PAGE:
December 2016

 

http://www.g20.utoronto.ca/2017/2017-Germany-BIS-economic-resilience.pdf

 

 

Emerging Market Nonfinancial Corporate Debt: How Concerned Should We Be?,

Beltran, Daniel, Keshav Garud, and Aaron Rosenblum (2017).

IFDP Notes. Washington: Board of Governors of the Federal Reserve System, June 2017.

 

https://www.federalreserve.gov/econres/notes/ifdp-notes/emerging-market-nonfinancial-corporate-debt-how-concerned-should-we-be-20170601.pdf

 

 

 

 

International capital flows and financial vulnerabilities in emerging market economies: analysis and data gaps

By Nikola Tarashev, Stefan Avdjiev and Ben Cohen

Note submitted to the G20 International Financial Architecture Working Group

August 2016

 

https://www.bis.org/publ/othp25.pdf

 

 

 

Recent trends in EME government debt volume and composition

Corporate Debt in Emerging Economies: Threat to Financial Stability

Viral Acharya et al
2015

 

 

 

 

 Dollar credit to emerging market economies

Robert N McCauley Patrick McGuire Vladyslav Sushko

2015

 

https://www.bis.org/publ/qtrpdf/r_qt1512e.pdf

 

 

 

 

What does the new face of international financial intermediation mean
for emerging market economies?

Hyun song shin and PhiliP Turner, Bank for International Settlements

2015

 

https://publications.banque-france.fr/sites/default/files/medias/documents/financial-stability-review-19_2015-04.pdf

Bank of Finland’s Payment And Settlement System Simulator (BoF-PSS2)

Bank of Finland’s Payment And Settlement System Simulator (BoF-PSS2)

 

From Payment and Settlement System Simulator

BOF-PSS2

The Bank of Finland provides a simulator called BoF-PSS2 for replicating payment and securities settlement systems. The simulator is adaptable for modelling multisystem setups that can be a combination of payment, securities settlement systems and CCP’s. The simulator is known to be unique and the first of its kind. Since its launch in 2002 it has been distributed to more than 90 countries and has contributed to numerous studies and research papers.

The simulator can be used to fulfill some of the regulatory requirements stated in the PFMI’s and BCBS requirements such as identifying the liquidity risks inpayment systems. Here under are topics the simulator can be used for:

  • Settlement, liquidity and credit risks in FMI’s
  • Systemic Risks and Counterparty risks in FMI’s
  • Identification of critical counterparts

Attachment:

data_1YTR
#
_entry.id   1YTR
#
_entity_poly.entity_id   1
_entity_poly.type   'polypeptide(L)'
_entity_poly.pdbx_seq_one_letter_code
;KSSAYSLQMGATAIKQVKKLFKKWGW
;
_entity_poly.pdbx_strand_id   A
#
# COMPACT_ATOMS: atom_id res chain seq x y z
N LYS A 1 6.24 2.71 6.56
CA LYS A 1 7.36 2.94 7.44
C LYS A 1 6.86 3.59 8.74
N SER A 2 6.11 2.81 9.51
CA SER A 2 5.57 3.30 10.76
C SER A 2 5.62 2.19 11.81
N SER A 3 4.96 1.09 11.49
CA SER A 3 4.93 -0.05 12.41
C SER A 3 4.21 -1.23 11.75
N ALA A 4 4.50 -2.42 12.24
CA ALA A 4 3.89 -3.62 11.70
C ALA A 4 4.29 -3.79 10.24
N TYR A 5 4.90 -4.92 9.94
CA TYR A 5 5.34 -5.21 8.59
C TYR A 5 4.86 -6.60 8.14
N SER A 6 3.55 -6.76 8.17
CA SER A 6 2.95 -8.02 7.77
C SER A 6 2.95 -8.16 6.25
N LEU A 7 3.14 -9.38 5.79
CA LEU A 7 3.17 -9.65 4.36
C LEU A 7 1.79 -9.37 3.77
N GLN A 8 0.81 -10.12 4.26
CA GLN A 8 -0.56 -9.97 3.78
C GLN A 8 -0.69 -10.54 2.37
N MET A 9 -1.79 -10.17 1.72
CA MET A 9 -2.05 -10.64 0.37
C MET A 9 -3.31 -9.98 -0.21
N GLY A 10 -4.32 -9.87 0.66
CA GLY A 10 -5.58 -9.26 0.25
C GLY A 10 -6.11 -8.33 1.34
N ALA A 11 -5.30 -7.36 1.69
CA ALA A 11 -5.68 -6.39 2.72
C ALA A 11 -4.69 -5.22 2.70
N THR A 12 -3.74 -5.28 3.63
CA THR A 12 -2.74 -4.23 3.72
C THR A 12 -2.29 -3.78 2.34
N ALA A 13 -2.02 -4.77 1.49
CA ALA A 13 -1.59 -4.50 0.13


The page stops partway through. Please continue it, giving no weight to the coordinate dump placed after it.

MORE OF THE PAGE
• Policy change impact evaluation
  • Network analysis
  • Liquidity dependency analysis
  • Relationship analysis of Monetary policy and liquidity needs for settlement of payments
  • Evaluation of sufficiency of liquidity buffers and margins
  • System merger effects on liquidity needs
  • System performance benchmarking
  • Netting algorithm testing and development
  • System development and prototyping

In comparison to static calculations of indicators, the simulation results naturally incorporate network (or systemic) effects rising from the payments flows and the technical properties of the infrastructures themselves. The results obtained from simulations are directly interpretable and have a self-evident meaning which is not always the case with all indicators. The results can directly be used for risk management purposes for example when evaluating the sufficiency of liquidity buffers and margins. Computer simulations take advantage of using the available information in full without losing micro-level information due to indicator aggregations.

The simulator is freely available for research purposes, and has already been introduced in numerous countries. It is possible to tailor and adapt the simulator to specific payment systems. Several adaptations of the simulator have already been made, eg. for TARGET2. The simulator team provides trainings, consultation and tailored adaptations which are priced for cost recovery. The training course aims at providing necessary skills for efficient use of BoF-PSS2 with hands on computer class exercises. It also presents numerous examples from real studies where the tool has been used. For more details see the training course outline. Minimum attendance to the session is four participants.